Dr. Bernice Tsang, MD, FRCPC, Electrophysiologist and Lynda Gallagher, BSc, RN, CCN(C), CCDS, Nurse, talks about Subcutaneous Defibrillators and the potential benefits they offer.
Loading the player...Subcutaneous Defibrillators Dr. Bernice Tsang, MD, FRCPC, Electrophysiologist and Lynda Gallagher, BSc, RN, CCN(C), CCDS, Nurse, talks about Subcutaneous Defibrillators and the potential benefits they offer.
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Featuring Dr. Bernice Tsang, MD, FRCPC, Electrophysiologist and Lynda Gallagher, BSc, RN, CCN(C), CCDS, Nurse Southlake Regional Health Centre
Duration: 1 minute, 49 seconds
LG: There are two different types of ICDs. The same as the pacemaker there’s the traditional transvenous ICD, where the ICD is implanted, again like the pacemaker under the collarbone, and the leads are thread through a large vein into the right atrium, the right ventricle and sometimes onto the surface of the left ventricle.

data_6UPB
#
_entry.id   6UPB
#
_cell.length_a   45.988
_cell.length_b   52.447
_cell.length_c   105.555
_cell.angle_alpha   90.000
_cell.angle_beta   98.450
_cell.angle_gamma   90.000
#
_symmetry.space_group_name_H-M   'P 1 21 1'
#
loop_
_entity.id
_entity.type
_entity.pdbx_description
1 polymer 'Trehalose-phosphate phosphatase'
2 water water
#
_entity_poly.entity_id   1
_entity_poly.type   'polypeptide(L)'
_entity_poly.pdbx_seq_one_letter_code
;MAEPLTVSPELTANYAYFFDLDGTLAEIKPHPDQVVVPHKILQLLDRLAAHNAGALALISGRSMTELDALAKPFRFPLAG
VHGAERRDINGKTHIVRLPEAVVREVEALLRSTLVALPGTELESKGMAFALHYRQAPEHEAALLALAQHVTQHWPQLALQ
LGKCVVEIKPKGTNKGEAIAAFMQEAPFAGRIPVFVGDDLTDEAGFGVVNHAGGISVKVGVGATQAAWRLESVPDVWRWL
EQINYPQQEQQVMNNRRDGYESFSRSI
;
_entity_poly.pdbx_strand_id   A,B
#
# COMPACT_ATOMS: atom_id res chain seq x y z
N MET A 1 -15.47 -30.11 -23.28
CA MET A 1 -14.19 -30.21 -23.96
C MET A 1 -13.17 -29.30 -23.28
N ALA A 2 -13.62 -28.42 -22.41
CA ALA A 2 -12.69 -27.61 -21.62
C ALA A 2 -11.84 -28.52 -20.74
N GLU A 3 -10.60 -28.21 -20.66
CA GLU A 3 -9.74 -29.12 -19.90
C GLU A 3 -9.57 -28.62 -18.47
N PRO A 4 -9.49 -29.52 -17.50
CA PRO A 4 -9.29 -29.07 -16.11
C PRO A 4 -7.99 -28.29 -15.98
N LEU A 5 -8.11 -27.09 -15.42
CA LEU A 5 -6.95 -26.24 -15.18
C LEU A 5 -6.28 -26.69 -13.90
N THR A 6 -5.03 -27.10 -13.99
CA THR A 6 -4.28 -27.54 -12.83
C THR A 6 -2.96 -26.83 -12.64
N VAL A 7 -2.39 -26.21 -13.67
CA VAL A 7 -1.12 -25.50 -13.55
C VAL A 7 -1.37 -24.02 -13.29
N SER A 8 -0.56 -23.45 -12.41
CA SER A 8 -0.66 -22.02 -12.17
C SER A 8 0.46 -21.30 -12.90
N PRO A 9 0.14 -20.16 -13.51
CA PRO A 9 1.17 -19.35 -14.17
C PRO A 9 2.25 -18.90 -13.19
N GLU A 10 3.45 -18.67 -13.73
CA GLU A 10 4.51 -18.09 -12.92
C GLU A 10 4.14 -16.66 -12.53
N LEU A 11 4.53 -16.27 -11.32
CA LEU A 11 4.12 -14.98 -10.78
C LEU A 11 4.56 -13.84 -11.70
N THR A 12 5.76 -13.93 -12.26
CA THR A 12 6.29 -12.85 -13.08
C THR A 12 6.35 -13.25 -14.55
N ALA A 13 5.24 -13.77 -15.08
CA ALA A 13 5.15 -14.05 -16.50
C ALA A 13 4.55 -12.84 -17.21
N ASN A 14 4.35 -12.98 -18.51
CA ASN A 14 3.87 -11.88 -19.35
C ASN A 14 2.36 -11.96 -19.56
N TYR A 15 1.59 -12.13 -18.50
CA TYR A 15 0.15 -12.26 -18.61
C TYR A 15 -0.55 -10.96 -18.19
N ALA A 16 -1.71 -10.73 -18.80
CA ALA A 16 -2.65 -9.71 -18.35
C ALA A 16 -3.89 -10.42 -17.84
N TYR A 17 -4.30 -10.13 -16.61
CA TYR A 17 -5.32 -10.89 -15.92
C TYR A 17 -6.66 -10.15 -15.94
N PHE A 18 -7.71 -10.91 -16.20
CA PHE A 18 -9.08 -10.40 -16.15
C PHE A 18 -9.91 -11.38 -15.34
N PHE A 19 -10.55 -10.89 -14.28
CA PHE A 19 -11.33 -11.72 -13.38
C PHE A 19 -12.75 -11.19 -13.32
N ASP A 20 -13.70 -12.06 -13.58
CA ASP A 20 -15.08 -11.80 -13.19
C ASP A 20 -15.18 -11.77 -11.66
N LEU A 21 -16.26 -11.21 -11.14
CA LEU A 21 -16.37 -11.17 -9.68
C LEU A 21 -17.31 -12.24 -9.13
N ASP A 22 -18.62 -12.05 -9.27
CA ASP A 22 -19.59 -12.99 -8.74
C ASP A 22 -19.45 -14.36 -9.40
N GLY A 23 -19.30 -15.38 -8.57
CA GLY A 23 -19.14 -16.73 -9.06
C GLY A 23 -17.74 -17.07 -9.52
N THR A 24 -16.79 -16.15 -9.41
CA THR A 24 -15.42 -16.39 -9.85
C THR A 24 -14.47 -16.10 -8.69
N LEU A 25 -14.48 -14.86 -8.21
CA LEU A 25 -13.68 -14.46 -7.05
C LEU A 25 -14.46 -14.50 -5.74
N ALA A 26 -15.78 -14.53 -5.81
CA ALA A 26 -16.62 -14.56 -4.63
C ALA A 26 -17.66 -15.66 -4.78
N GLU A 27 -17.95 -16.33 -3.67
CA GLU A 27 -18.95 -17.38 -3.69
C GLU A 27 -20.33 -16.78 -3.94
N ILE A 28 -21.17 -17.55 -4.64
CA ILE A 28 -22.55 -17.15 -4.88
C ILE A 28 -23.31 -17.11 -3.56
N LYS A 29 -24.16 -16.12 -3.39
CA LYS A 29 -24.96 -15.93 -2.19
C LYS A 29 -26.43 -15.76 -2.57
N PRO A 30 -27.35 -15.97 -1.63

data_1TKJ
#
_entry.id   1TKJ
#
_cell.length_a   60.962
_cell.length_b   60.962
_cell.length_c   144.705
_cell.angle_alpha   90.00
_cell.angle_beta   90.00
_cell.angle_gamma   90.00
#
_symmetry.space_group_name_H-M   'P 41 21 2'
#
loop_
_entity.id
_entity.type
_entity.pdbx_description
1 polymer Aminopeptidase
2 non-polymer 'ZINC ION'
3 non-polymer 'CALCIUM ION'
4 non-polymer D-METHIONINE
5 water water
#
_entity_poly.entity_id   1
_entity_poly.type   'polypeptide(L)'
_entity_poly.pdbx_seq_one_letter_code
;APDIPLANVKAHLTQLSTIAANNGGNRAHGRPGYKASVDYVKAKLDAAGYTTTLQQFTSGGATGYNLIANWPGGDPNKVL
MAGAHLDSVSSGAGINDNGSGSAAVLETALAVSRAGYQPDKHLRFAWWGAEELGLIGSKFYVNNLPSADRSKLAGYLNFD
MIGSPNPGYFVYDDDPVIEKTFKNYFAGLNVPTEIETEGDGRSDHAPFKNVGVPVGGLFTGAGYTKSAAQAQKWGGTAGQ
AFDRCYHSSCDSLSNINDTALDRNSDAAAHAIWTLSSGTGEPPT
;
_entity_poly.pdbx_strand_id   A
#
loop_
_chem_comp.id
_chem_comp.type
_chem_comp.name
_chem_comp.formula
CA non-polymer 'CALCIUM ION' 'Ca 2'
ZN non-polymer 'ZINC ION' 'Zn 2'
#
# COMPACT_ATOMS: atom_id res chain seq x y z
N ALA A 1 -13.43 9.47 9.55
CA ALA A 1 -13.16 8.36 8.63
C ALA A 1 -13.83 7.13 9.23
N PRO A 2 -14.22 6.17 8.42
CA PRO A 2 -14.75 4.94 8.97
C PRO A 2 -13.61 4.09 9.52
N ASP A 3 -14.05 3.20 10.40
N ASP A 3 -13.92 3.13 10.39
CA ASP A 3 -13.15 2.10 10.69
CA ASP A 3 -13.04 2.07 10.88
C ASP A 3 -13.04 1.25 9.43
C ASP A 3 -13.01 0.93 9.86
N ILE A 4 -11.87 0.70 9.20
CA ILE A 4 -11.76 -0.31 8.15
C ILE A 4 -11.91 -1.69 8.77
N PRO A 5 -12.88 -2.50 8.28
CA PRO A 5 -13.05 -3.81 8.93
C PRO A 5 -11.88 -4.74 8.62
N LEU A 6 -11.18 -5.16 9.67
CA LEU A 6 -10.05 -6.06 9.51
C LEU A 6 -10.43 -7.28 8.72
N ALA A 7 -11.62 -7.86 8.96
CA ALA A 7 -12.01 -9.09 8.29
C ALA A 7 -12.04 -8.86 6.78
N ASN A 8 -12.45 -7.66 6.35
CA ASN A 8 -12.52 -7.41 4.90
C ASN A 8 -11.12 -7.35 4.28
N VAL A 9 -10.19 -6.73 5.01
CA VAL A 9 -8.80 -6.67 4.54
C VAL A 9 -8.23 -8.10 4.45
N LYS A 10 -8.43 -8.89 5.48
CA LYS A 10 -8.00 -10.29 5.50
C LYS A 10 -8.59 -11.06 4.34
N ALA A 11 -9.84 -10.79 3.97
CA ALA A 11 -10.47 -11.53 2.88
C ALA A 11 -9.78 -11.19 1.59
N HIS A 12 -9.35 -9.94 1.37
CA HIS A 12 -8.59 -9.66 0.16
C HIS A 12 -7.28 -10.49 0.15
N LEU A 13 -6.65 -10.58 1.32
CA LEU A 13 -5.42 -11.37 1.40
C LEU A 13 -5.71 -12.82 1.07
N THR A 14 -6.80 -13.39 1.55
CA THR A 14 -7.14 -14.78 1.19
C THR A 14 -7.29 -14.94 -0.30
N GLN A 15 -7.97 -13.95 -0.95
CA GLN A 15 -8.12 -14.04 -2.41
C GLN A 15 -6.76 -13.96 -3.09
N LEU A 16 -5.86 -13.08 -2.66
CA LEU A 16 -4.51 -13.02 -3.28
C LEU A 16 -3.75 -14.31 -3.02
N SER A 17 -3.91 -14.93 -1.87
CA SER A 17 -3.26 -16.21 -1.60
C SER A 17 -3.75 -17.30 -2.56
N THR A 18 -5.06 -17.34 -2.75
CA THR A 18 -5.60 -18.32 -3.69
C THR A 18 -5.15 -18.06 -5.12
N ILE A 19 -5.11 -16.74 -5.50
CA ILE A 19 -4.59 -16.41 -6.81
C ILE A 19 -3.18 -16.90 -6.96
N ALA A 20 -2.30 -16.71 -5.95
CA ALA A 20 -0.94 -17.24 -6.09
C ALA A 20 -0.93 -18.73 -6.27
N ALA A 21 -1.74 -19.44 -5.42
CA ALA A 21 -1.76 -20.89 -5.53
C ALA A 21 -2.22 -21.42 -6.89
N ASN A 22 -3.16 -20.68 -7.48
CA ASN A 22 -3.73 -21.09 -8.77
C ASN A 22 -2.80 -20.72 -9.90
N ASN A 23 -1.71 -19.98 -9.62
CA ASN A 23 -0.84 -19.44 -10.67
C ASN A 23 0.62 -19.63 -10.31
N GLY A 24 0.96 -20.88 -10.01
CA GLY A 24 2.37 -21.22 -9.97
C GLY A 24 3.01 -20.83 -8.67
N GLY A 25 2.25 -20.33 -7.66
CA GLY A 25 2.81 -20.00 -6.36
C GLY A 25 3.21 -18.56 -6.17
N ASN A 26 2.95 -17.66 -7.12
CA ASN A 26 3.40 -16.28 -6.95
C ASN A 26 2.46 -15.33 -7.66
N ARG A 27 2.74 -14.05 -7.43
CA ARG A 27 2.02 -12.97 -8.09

The newer type of ICD is called a subcutaneous ICD. It is implanted under your arm on the left axilla area, and it sits under subcutaneous tissue and a lead is implanted across the diaphragm and up either side of the sternum. This ICD is not capable of any pacemaker functionality. It will only provide the therapy to rescue you from sudden cardiac death.
BT: Subcutaneous defibrillators, unlike pacemakers that are placed with wires inside the vein, have no wires inside the vein. The device, instead of sitting in the upper chest, sits below the armpit and there is a wire that is tunnelled under the skin from the side to the breastbone.
Subcutaneous devices have the potential to offer a few benefits over and above that of transvenous devices, that is devices that have wires inside the vein. In that it potentially has a lower risk of blood-type infections, also it does not affect the vein nor cause the potential of vein narrowing or clots in the vein, as might be the case with devices that have wires that sit inside the vein.
Local Practitioners: Electrophysiologist
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